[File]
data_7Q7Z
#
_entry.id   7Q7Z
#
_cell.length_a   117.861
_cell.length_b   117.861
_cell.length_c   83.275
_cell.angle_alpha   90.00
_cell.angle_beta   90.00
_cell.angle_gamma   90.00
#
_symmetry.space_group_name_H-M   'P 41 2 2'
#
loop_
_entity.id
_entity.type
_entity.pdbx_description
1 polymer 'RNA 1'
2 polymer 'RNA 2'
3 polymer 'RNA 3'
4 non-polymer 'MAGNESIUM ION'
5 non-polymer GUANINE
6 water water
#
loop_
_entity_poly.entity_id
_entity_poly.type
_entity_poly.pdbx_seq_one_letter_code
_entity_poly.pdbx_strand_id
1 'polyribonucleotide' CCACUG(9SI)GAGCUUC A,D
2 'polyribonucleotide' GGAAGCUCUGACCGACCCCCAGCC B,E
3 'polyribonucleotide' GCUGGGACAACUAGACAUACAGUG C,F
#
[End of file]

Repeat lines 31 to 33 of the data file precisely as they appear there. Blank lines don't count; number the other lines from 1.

2 'polyribonucleotide' GGAAGCUCUGACCGACCCCCAGCC B,E
3 'polyribonucleotide' GCUGGGACAACUAGACAUACAGUG C,F
#